Wednesday, April 06, 2011

Prageeth : Missing without trace

By Charlotte Jansen | The Art Journal

Prageeth Eknaligoda was a renowned and talented journalist and cartoonist. He disappeared a year ago after leaving work on January 4th, 2010, in Colombo, Sri Lanka - and has not been seen since - despite the relentless efforts of his wife Sandya and his son who have committed their lives to finding Prageeth, launching campaigns and working with media and human rights groups around the world. Their story may tragically never be resolved, but Sandya has undoubtedly done a huge amount for raising awareness on an international level about the intrinsic problems with human rights in Sri Lanka, and more widely, questions the relationship between art and politics.

The Sri Lanka government has come under fire for not issuing a thorough investigation into Prageeth's disappearance, and it is widely speculated that he was abducted for political reasons - his cartoons were critical of the government, aligning more with the views of the opposition party the JVP. The Sri Lankan government has a long history of media harassment, indeed Prageeth had been abducted and released previous to his disappearance last year. Dozens of Sri Lankan journalists are now living in exile.

Prageeth's drawings have a laconic kind of beauty; perhaps it's projecting what I know onto what I see, and is therefore being too reductive in doing so, but they seem to be full of sadness of being restrained, at unable to explore his own boundaries as an artist.

Because of this devastating story, Sandya Eknaligoda finds herself now catapaulted into the spotlight of the Sri Lankan media. She was just recovering from illness when I contacted her via the group Journalists For Democracy in Sri Lanka, and she had to painstakingly translate her answers from Sinhala, but I eventually received these fascinating insights into Prageeth's life and work.

How did Prageeth begin working as a political cartoonist?

At the beginning, Prageeth worked as a graphic artist in a advertising firm. Then he started working for magazines and journals. While he was producing cartoons and art he continued to engage to engage in writing on daily basis. He has produced many journalistic pieces and some have been published posthumously. In 1994 Prageeth joined Lake House, a government-owned leading newspaper establishment, as a cartoonist and worked therein for sometime. In 2006 Prageeth joined Lanka e-news. Prageeth is a person with many talents – he was painting and making sculptures too.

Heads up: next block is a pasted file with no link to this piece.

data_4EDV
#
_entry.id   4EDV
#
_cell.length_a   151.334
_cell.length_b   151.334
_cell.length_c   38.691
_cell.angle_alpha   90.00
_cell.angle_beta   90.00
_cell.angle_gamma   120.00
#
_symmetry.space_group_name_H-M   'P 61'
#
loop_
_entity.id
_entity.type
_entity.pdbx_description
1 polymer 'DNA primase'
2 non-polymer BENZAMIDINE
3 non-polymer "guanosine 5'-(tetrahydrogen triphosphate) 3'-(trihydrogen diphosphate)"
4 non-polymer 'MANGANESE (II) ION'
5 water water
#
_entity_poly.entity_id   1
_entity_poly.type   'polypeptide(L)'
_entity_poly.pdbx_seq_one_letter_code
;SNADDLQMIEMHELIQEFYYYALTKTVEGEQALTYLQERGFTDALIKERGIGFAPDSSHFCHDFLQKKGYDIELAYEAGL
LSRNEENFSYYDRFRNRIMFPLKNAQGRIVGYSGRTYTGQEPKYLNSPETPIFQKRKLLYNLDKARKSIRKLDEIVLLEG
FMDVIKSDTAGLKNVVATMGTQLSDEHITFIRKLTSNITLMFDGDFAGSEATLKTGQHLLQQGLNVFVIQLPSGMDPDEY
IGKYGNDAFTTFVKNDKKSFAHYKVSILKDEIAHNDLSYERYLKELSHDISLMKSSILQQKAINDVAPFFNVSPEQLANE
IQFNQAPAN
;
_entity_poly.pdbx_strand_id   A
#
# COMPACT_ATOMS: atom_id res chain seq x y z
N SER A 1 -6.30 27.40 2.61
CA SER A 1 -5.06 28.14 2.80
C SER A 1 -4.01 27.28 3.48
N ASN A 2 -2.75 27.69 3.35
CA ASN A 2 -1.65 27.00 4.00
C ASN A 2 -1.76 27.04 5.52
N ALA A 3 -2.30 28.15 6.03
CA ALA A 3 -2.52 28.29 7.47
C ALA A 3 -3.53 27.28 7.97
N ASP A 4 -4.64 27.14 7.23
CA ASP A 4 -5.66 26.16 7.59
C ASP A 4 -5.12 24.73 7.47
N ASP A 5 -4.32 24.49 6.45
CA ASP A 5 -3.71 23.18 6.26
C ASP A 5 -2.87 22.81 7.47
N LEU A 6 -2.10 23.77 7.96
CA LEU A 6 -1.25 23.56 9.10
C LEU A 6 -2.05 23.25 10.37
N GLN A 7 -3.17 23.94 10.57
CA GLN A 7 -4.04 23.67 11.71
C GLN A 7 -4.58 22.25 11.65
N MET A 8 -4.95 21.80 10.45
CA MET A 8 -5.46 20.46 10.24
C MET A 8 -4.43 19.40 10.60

What do you find most important about his work?

I mostly appreciate character of Prageeth: the man who lived inside him. To me there are two prominent characteristics in him: 1) kindness and love for the people; he even look back with compassion on the people who intimidated and dispossessed him. 2) sharp cosmopolitan thinking and straightforwardness in action. He possessed a very good power of memory entwined with clarity. Mostly he was with the capacity to convince the other. He is special.

What inspired Prageeth?

His love for democratic practices and ideas is immense. I am saying this because he drew cartoons mostly during the period of democracy at peril in Sri Lanka. For instance, during the period covering 1987 - 1989 he was endangering himself by providing casting a veil over so many personalities who were facing the witch-hunt of the government then in power.

How did his work continue under the Rajapakse regime?

When Rajapakse regime started to bury democratic practices and norms systematically, when it started to treat the ethnic issue in hegemonic manner, Prageeth started to express his vehement opposition. He believed that democratic federal solution is the only way to resolve ethnic crisis in the North and East provinces. When the war and brutal killing started in North and East in 2008, he was openly saying that chemical weapons were using against the Tamil people and he has found evidence to prove it.

What do you believe was the most powerful thing about his work?

In 2009, Prageeth was kidnapped by a group of undercover people who came in a white van; but he was released on the following day. He was bold enough to write about this torturous drama in detail and publish. it Knowing that his phone lines were tapped, and that he was bring followed by plain-clothed policemen, he engaged in his day to day work cautiously and tactfully. During Presidential election campaign he worked for General Fonseca.

How can people here help with your campaign?

Your organization and you can make the Sri Lankan government accountable for this heinous act and interrogate them - interrogate them about Prageeth and his disappearance. I intend to organize an Exhibition of Cartoons in the near future. At present, I have been sacked from my job. I am bounded with debts. I need to continue in this struggle, and anything anyone around the world can do to help, is a blessing.

© The Art Journal

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